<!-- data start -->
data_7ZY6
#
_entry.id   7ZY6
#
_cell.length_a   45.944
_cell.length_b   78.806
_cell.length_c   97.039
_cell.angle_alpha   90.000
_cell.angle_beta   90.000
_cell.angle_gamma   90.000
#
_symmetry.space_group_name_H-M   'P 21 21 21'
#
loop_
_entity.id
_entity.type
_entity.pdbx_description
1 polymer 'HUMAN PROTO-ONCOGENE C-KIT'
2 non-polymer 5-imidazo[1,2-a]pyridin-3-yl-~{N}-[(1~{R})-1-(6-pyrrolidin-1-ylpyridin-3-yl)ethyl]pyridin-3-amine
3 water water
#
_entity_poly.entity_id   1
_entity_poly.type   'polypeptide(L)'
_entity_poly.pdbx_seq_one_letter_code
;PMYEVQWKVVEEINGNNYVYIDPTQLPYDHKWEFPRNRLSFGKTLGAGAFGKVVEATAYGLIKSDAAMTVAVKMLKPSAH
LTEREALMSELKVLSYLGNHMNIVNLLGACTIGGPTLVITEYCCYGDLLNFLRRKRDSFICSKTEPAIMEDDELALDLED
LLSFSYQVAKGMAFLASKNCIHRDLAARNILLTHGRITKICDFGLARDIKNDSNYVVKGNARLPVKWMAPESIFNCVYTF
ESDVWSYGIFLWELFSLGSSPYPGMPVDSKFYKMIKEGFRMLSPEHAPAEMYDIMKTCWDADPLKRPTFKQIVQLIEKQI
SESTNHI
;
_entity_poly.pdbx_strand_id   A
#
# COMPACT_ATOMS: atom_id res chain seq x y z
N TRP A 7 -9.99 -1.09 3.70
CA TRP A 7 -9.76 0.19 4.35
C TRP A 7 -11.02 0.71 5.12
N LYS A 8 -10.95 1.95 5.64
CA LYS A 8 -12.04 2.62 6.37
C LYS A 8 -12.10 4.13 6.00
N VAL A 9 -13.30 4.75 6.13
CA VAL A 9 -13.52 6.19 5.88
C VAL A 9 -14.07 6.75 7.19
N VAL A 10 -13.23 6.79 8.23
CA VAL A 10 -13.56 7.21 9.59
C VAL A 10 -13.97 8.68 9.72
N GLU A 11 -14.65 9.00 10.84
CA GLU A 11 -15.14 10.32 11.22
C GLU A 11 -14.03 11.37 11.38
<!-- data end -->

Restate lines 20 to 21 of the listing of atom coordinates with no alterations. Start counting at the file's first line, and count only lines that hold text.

3 water water
#